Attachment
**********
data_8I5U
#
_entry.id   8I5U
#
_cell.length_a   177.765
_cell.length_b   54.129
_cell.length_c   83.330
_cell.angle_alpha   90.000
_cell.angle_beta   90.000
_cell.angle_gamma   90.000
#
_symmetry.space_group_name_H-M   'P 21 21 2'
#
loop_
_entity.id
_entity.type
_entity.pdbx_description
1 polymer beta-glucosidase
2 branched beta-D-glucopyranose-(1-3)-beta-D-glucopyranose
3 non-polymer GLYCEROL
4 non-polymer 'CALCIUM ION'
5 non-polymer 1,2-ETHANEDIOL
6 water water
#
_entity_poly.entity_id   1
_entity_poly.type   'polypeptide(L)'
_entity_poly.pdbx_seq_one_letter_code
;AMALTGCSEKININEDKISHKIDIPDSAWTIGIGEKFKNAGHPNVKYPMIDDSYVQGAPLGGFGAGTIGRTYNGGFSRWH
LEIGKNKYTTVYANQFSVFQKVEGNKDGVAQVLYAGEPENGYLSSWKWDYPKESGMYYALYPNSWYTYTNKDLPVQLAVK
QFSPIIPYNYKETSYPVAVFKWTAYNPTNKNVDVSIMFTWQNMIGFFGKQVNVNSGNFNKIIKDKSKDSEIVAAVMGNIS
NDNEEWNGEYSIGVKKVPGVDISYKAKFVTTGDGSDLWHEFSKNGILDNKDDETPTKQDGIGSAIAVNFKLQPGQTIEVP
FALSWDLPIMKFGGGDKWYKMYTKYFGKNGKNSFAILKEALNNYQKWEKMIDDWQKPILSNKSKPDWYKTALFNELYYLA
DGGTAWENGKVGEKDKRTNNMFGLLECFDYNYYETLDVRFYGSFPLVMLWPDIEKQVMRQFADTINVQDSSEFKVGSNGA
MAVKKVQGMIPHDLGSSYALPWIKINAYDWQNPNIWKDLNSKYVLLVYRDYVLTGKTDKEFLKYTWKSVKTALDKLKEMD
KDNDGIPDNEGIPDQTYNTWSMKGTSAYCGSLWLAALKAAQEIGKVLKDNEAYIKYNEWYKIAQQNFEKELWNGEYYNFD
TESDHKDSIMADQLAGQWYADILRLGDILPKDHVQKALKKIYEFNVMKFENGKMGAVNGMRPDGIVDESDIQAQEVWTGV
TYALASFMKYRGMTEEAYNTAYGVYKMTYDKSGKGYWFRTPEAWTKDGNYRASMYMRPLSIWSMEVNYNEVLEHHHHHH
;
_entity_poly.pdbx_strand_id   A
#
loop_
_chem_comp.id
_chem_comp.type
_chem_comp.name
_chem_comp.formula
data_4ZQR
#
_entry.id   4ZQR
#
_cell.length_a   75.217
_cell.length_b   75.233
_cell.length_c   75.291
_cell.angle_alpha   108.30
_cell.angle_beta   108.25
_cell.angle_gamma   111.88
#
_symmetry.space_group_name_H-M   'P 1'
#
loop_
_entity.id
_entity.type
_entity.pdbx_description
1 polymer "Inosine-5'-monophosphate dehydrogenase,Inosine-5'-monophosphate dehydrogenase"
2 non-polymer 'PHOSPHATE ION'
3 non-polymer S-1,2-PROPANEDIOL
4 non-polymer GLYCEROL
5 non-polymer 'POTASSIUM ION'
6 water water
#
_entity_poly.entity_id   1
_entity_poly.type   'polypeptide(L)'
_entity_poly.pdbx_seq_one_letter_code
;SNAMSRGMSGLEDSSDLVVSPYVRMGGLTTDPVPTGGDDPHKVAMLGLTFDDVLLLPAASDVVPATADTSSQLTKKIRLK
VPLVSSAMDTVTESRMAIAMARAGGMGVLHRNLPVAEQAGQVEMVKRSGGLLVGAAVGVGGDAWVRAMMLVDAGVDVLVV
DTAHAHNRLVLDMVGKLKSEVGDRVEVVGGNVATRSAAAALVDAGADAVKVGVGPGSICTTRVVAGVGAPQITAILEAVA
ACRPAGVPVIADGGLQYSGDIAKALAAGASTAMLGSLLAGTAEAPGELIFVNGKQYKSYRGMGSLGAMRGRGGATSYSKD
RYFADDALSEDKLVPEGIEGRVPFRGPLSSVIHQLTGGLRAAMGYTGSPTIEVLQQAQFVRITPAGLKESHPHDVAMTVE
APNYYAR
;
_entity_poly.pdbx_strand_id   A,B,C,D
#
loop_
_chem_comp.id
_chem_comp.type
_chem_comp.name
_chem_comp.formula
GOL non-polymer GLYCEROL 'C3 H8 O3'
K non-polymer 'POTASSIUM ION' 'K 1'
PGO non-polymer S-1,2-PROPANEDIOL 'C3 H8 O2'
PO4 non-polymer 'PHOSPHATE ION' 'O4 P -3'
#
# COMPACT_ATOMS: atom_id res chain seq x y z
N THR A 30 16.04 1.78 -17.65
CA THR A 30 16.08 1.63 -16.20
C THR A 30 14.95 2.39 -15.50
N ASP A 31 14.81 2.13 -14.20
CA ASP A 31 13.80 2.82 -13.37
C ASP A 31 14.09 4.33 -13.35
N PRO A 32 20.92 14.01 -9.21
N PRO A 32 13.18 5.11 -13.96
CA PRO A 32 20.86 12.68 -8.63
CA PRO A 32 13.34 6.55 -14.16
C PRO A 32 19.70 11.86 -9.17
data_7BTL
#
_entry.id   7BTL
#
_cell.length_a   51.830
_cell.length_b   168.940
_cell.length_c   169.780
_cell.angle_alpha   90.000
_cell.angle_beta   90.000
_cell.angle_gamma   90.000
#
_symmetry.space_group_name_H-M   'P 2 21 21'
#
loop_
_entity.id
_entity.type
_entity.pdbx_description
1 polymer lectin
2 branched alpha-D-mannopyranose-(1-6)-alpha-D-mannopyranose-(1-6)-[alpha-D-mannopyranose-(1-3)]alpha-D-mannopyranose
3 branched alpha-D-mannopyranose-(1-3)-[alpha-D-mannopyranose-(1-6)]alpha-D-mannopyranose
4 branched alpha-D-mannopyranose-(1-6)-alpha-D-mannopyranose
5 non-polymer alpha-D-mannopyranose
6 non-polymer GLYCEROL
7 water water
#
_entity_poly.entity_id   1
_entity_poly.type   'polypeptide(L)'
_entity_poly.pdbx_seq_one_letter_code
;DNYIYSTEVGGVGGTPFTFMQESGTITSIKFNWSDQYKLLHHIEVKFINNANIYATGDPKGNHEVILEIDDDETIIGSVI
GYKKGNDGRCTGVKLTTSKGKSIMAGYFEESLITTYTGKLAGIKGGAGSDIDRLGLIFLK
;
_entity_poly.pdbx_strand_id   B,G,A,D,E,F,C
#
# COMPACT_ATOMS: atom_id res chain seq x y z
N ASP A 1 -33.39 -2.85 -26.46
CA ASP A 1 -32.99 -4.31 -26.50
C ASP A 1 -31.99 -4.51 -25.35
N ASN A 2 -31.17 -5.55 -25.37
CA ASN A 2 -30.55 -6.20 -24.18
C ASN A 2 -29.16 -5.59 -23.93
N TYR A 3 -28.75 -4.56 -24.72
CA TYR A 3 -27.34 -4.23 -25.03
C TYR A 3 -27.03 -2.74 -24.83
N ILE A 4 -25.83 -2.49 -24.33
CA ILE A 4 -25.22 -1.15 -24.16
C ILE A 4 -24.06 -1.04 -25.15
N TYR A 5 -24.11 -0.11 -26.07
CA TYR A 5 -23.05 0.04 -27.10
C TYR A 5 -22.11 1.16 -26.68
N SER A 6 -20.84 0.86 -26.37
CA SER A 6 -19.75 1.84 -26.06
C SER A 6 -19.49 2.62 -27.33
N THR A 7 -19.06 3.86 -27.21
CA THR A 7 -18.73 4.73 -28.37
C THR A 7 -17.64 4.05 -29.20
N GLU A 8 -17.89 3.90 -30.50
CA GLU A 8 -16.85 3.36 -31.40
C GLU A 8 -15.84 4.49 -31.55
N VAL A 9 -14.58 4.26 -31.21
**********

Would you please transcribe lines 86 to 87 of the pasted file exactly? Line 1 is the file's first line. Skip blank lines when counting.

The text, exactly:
_chem_comp.formula
GOL non-polymer GLYCEROL 'C3 H8 O3'